12v converter and amps

Discussion in 'The Projects Forum' started by mikefree, Mar 1, 2014.

  1. mikefree

    Thread Starter New Member

    Mar 1, 2014
    Hi. I know zip about electrical (as you can tell from the questions) so if you have an answer please speak in grade 9 english...and talk slowly :)

    1) What is the difference between the big (ish)110v to 12v converter from canadian tire for 50 bucks and the much smaller 1 dollar one from ebay? Isnt every ipod and phone charger a 110 to 12v or 5v converter and they are tiny and cheap like the ones on ebay. I have a tone of them around the house as well from old toys etc that say input 110v and output 12v. I looking to power some leds for home power and maybe a case fan.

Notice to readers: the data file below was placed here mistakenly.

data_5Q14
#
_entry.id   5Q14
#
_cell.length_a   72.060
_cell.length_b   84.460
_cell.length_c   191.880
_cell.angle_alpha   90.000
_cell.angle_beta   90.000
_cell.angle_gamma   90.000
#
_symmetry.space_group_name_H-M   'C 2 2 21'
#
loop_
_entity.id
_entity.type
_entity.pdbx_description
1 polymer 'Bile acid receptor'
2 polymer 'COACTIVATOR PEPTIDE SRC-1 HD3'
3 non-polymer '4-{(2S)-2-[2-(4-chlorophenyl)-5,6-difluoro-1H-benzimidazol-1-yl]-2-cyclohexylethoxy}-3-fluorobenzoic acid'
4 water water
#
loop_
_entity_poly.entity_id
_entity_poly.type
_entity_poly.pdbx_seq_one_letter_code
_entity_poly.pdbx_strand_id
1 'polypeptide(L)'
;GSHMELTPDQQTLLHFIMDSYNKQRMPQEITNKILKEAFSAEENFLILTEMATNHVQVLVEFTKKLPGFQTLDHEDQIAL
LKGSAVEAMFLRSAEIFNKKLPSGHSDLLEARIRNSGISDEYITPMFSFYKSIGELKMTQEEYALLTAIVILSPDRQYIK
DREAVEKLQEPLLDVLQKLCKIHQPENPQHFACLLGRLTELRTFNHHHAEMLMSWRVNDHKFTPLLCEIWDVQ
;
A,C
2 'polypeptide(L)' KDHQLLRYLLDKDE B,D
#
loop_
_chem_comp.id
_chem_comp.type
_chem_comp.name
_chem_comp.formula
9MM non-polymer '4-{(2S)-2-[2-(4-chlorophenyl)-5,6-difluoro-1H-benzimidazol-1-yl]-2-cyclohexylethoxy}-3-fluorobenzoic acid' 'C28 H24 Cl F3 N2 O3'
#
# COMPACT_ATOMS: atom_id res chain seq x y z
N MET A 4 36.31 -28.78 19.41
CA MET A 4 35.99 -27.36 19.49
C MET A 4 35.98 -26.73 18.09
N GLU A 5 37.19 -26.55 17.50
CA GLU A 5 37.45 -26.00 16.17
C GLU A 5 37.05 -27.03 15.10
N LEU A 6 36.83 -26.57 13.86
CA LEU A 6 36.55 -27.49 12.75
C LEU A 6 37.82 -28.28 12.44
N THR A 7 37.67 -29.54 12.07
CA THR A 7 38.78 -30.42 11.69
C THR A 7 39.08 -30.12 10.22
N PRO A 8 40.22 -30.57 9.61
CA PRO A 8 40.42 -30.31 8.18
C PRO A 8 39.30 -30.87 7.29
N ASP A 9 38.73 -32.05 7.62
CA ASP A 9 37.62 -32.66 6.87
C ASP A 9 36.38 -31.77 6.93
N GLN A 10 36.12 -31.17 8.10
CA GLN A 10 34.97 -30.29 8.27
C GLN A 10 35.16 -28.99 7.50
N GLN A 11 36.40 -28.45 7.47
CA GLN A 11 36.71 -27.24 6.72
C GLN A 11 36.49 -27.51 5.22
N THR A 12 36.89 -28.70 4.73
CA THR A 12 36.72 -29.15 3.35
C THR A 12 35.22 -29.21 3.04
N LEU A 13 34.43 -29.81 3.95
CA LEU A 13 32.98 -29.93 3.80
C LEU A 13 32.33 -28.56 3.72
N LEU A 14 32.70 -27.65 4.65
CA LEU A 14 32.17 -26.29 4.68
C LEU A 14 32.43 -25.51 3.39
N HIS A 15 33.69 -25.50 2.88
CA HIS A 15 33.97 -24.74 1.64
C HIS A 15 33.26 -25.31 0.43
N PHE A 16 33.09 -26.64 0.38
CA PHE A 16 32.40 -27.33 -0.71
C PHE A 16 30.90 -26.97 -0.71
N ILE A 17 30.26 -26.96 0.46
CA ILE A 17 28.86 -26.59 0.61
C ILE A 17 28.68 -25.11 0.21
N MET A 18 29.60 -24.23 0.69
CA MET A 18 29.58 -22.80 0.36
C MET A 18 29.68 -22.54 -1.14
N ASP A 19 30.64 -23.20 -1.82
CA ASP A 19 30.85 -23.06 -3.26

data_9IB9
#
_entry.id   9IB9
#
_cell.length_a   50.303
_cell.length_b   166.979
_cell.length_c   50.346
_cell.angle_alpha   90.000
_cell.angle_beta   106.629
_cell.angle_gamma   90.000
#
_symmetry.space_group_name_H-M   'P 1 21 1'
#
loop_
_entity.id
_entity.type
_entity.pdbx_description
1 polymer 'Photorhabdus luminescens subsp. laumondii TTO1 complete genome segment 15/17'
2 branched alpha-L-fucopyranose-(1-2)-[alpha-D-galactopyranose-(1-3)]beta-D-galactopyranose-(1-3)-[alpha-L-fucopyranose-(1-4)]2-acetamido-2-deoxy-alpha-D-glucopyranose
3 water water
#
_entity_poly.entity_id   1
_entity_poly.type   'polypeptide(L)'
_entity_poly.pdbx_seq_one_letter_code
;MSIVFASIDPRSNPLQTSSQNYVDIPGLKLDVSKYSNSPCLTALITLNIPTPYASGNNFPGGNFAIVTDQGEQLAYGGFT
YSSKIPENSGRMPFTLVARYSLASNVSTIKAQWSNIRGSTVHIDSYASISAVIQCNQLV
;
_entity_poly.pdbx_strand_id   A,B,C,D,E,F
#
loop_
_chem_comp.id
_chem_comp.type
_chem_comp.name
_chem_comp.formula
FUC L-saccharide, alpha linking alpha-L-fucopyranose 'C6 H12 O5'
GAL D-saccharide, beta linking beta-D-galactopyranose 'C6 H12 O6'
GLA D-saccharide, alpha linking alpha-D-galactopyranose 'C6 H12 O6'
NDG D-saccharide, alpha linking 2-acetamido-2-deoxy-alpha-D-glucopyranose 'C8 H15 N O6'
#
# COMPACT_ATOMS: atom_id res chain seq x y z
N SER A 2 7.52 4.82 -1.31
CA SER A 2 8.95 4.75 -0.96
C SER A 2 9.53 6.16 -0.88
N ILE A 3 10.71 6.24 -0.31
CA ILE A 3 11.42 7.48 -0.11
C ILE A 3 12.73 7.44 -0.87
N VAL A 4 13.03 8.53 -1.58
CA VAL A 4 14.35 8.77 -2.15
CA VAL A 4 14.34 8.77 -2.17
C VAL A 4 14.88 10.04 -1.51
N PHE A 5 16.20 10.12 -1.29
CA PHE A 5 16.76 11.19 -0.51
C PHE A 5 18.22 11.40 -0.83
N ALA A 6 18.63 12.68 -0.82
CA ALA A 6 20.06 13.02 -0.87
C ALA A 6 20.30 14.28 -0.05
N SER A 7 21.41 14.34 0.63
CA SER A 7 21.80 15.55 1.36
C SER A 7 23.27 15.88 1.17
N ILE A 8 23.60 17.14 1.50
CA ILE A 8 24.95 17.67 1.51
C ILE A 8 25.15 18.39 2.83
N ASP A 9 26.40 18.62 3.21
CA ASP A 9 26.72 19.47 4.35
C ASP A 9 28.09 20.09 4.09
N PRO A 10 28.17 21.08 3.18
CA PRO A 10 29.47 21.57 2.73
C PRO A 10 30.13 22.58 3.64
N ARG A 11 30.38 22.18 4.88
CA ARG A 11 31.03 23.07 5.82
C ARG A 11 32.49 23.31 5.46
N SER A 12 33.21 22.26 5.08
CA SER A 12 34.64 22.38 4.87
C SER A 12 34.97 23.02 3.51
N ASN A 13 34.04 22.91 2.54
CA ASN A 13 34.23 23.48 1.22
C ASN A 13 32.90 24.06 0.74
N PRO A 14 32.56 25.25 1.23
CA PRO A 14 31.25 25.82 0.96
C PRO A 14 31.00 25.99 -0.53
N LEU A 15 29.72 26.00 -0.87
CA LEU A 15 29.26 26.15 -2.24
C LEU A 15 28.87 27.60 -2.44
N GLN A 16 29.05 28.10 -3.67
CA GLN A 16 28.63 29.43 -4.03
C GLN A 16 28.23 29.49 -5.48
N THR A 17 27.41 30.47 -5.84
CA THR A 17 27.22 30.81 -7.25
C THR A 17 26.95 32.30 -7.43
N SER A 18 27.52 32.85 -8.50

2) Amps. if the led appliance uses 2A but the converter puts out 14a will it damage the appliance or does that work the other way around.
  2. MrChips


    Oct 2, 2009
    The fundamental Ohm's Law applies which states that I = V/R,

    the current I through a resistor is proportional to the voltage V applied across the resistor and inversely proportional to the resistance R.

    This means that the load is going to demand as much current as it needs based on its resistance.

    See this thread:
    #12 likes this.
  3. antonv


    Nov 27, 2012
    That is to say you always want your power supply to be able to supply more current than your gadgets will need, otherwise the gadgets may damage the power supply or at least blow a fuse.
    mikefree likes this.